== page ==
Human’s Pull to Photography: Successful Marketing


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A picture is worth a thousand words — we have all heard it before. But it’s true isn’t it? A picture represents all the words we can’t always say. We have feelings towards photos; they elicit emotions and sometimes we don’t even know why. As human beings we are captivated by photography, and in the modern world, we even have platforms dedicated to sharing these feelings such as Flickr, Instagram and Facebook, just to name a few. Understanding why photography is appealing to us helps marketers understand why it is such an important and effective tool.

From the time we are born, visuals play an important role in our lives. It is essentially our first connection to the world around us. Before we can understand words and differentiate sounds, we identify shapes and visuals. Fast forward in life when we are critically thinking, strategically planning and full-fledged adults, visuals are even more important.

According to a blog post by Gonzalo Sanchez, “visuals are much more powerful and easier to understand than mere text. People recall 20% of what they read, 10% of what they hear, but 80% of what they see and do. In fact, it takes 13 milliseconds to process an image and 100 milliseconds to attach meaning to it.” As marketers, this crucial information informs us that to see a higher ROI, adding in a visual aspect may be a game changer.

According to Google trends, if we explore the rise of infographics we can see there is a sharp increase in use. Why? Because not only do people process information faster with a visual, but also a study at Wharton School of Business found that 67% of participants were persuaded by a presentation accompanied by visuals rather than just a purely verbal presentation.

To take it step further, Sanchez explained “60% of consumers are more likely to click on a business whose images appear in search results, and 67% of consumers consider clear, detailed images to carry more weight than product information or customer ratings.” There is something about seeing a product, feeling a certain way about it and finding it more trustworthy than just text alone. In this way, visuals are not only easier to process mentally, but they also evoke a range of emotions.

As marketers, we want to play on people’s emotions in order to persuade them to go to our gym, or try out a new class or activity. With over a billion users, why does the photo-sharing app Instagram work? According to Sanchez, it’s because “photos generate initial interest even before information is actually processed.”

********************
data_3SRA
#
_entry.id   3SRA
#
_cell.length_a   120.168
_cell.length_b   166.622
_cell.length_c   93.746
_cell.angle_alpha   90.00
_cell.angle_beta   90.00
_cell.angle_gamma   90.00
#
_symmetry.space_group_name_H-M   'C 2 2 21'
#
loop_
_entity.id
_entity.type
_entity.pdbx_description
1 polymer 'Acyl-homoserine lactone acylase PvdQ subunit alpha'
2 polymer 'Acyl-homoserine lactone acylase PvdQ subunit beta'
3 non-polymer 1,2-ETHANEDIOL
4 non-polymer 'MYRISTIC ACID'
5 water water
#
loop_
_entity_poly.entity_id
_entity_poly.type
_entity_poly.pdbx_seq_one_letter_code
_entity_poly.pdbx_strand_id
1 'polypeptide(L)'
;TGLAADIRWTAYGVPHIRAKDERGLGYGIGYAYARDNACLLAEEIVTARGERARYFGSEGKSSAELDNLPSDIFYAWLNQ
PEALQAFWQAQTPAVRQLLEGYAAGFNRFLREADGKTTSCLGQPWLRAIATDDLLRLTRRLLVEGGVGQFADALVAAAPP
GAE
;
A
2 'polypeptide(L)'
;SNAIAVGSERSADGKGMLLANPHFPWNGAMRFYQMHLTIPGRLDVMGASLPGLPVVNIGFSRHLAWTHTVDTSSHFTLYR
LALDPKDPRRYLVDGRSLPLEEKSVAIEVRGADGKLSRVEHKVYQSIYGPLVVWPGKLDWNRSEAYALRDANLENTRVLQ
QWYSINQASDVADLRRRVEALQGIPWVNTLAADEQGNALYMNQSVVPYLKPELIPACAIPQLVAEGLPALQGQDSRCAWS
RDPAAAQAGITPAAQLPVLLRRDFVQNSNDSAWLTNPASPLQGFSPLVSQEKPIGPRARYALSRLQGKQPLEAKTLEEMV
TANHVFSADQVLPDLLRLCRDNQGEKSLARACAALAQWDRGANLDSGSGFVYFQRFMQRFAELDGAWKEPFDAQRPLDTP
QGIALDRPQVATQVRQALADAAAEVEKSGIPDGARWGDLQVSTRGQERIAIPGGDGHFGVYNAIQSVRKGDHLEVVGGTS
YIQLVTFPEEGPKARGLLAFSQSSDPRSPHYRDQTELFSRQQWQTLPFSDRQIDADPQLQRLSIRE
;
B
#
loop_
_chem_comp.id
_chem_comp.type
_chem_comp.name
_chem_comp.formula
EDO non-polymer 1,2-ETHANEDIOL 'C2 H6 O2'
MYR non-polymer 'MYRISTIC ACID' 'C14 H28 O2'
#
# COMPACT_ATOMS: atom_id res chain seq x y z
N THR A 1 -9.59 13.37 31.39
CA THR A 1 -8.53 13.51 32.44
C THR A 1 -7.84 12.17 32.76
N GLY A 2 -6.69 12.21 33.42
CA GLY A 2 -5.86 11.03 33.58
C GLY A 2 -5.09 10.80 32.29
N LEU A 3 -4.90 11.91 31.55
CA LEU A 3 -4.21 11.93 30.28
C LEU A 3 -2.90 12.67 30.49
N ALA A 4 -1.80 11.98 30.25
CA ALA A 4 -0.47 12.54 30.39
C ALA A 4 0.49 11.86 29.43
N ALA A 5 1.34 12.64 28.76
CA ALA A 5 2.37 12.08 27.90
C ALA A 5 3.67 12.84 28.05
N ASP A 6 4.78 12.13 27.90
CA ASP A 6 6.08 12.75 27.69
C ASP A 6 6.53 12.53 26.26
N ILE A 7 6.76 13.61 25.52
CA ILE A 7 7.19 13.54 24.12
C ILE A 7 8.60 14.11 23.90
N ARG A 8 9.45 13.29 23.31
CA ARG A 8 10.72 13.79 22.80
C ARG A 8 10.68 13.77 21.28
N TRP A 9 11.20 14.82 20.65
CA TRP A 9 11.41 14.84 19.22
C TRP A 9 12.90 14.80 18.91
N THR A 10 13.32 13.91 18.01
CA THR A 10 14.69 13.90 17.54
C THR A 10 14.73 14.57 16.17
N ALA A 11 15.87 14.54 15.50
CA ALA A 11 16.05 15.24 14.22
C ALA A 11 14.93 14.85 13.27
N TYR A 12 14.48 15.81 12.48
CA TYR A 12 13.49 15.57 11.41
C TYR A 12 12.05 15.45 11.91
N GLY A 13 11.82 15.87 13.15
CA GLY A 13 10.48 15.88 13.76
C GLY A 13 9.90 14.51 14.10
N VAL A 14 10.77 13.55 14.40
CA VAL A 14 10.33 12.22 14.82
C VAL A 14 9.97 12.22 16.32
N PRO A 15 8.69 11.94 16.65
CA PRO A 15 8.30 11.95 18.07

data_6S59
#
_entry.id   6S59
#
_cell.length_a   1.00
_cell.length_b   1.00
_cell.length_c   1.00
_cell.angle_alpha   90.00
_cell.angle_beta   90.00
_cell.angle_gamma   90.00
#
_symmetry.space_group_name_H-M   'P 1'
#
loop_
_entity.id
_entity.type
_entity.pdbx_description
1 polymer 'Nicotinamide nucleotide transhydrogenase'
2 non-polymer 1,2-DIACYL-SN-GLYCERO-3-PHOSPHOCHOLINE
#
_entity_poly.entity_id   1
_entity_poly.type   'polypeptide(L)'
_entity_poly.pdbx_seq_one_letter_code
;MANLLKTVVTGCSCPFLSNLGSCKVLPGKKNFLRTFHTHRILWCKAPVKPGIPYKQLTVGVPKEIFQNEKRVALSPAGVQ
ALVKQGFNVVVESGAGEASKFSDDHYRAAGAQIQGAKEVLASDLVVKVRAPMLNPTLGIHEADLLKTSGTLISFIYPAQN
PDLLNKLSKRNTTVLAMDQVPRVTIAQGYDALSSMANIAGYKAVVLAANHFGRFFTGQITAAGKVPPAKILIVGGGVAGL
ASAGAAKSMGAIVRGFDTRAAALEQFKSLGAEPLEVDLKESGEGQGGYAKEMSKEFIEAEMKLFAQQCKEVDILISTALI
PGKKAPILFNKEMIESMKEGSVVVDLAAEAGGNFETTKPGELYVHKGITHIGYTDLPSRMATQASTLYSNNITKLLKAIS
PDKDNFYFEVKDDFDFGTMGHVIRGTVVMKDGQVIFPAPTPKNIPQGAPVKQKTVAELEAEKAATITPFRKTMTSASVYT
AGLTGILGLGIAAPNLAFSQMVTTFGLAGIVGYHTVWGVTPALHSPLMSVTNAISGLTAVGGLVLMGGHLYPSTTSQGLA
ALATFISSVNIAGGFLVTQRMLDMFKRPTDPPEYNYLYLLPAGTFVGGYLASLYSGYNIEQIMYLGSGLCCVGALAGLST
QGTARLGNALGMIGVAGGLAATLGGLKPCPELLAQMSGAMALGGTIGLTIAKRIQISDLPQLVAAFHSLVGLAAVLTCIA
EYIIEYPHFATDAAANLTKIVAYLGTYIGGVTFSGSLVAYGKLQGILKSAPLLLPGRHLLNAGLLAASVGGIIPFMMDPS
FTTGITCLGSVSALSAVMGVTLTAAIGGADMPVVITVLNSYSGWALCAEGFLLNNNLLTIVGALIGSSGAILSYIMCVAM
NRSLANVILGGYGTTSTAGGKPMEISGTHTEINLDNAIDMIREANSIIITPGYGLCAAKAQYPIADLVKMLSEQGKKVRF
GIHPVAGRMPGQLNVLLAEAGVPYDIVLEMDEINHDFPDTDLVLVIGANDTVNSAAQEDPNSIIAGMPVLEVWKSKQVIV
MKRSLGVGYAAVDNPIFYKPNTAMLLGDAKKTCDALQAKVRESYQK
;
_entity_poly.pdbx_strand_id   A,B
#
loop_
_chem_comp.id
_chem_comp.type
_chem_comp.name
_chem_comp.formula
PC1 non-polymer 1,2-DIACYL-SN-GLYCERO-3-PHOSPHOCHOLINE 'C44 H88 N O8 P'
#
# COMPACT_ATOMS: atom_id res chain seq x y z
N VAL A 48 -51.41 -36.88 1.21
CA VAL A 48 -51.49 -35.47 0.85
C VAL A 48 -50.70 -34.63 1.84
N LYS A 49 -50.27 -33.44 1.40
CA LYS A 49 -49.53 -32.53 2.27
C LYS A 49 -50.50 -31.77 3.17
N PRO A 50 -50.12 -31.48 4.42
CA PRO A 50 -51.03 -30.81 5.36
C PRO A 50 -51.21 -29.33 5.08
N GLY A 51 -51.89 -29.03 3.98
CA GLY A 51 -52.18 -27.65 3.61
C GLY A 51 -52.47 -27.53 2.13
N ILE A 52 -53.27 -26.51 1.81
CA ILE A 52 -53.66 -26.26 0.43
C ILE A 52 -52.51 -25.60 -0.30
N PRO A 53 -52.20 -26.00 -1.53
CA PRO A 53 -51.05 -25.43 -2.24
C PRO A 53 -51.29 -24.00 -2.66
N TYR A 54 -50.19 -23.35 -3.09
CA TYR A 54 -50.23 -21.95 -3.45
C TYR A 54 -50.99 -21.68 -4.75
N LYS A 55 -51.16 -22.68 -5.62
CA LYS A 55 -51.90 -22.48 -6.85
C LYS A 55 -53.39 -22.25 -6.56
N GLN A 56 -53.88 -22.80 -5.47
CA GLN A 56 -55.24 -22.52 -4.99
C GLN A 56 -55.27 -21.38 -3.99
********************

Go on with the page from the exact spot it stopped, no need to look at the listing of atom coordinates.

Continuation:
And it makes sense doesn’t it? What makes you stop scrolling on Instagram in the first place? Possibly a photo catches your eye, making you feel one way or the other before you even read the caption.

While the connection between photography and psychology is deep, Ming Thein does an excellent job breaking down a few key points. The idea I want to highlight specifically is the connection between “emotion = life = association = impact.” Thein explains, “if you feel something on viewing an image, it feels alive or speaks to you; it does this simply because there is some sort of conscious or subconscious association you make between the image and your mental bank of experiences, feelings and visual memories.”

He goes on to conclude “there is a sense of connection with the image, and because an associative mnemonic already exists in your brain, the image lodges itself in your consciousness. Since it makes you think about it, the impact is there.”

Simply put, you see a photo of pizza on your screen and you think about the awesome slice you had last weekend with friends. Now you have a positive association with that photo and created, in this case, a positive impact. In terms of recreation, we have to figure out what photos spark those positive emotions within our users. Playing on those emotions helps propel our members to participate in future programming.

All in all, we know photos are powerful but sometimes we forget how they drive us to make decisions. Playing on our emotions and association with past experiences, photos and visuals are key components to successful recreation marketing.

Ashley Demshki
Ashley Demshki serves as the outreach coordinator at the University of California, Riverside Recreation Department. Ashley received her B.A. in public relations and advertising from Chapman University in Orange, California. She began her career in the fashion industry, working on editorial and ecommerce shoots. Moving to focus on public relations, Ashley worked with numerous nonprofit and government agencies to help empower community organizations and the members they serve. She is passionate about student development and how recreation contributes to academic, physical and social success.

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